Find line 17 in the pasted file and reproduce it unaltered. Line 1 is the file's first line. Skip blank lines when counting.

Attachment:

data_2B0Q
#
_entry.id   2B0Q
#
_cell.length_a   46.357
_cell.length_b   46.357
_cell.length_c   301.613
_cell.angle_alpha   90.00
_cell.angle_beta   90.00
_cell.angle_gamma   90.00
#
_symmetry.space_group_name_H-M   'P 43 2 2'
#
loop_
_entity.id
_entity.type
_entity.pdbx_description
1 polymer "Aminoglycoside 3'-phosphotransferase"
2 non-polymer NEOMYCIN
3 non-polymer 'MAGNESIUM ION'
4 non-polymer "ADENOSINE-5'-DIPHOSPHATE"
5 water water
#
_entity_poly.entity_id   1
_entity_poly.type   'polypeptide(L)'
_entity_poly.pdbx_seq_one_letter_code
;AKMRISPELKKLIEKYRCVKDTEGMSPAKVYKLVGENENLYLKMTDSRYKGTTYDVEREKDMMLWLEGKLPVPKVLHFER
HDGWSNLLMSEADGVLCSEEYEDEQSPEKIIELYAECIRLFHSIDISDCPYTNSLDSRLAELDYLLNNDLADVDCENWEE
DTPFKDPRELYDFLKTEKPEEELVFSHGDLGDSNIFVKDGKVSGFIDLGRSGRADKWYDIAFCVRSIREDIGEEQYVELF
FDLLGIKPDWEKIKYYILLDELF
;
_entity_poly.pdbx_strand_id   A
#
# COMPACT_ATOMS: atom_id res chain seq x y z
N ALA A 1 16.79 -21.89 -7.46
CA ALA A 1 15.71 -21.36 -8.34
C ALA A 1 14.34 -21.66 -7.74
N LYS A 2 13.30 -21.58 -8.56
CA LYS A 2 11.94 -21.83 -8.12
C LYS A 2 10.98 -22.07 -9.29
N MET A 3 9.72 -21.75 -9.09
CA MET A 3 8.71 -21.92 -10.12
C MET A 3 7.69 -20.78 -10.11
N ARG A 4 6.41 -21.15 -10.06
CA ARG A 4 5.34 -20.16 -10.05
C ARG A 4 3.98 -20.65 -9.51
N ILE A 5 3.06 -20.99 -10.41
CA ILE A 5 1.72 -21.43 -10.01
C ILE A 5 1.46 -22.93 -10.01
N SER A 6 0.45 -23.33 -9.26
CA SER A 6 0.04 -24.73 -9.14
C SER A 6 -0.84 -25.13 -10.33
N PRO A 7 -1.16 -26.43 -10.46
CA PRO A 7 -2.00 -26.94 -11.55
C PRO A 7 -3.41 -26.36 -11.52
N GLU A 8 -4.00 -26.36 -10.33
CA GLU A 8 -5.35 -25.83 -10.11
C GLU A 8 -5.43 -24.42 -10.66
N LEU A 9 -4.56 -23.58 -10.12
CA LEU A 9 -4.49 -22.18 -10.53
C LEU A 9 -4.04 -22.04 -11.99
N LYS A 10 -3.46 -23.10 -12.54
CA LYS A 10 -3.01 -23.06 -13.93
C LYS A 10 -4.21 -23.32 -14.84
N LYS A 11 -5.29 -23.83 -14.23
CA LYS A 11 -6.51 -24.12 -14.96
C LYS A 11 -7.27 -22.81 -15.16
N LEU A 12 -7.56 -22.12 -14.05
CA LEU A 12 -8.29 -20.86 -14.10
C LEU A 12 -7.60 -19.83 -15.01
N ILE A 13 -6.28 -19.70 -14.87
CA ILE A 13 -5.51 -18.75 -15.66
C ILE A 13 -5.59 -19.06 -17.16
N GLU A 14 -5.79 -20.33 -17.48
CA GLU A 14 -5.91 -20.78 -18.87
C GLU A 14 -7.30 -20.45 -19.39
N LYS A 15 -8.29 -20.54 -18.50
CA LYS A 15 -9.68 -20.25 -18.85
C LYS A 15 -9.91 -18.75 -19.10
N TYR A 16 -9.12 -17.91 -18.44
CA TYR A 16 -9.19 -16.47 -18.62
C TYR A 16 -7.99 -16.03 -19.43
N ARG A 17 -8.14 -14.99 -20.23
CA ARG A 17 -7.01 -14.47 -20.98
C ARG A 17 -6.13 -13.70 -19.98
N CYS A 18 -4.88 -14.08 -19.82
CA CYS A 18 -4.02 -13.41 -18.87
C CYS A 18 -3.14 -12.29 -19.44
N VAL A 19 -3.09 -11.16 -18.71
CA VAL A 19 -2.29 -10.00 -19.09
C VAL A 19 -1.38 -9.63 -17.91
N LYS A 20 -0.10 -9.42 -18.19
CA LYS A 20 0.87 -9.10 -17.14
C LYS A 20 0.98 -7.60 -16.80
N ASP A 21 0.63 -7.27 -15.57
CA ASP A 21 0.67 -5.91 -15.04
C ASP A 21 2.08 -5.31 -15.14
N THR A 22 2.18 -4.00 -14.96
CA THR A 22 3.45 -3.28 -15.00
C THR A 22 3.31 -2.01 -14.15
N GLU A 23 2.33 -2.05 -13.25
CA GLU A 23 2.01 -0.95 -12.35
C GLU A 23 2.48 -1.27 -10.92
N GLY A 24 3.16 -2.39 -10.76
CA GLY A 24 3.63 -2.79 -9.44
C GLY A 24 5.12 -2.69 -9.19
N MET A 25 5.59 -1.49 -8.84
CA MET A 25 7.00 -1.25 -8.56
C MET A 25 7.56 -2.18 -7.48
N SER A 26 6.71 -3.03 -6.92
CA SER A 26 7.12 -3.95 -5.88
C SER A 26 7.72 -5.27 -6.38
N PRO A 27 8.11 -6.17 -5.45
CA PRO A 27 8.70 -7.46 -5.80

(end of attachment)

_entity.pdbx_description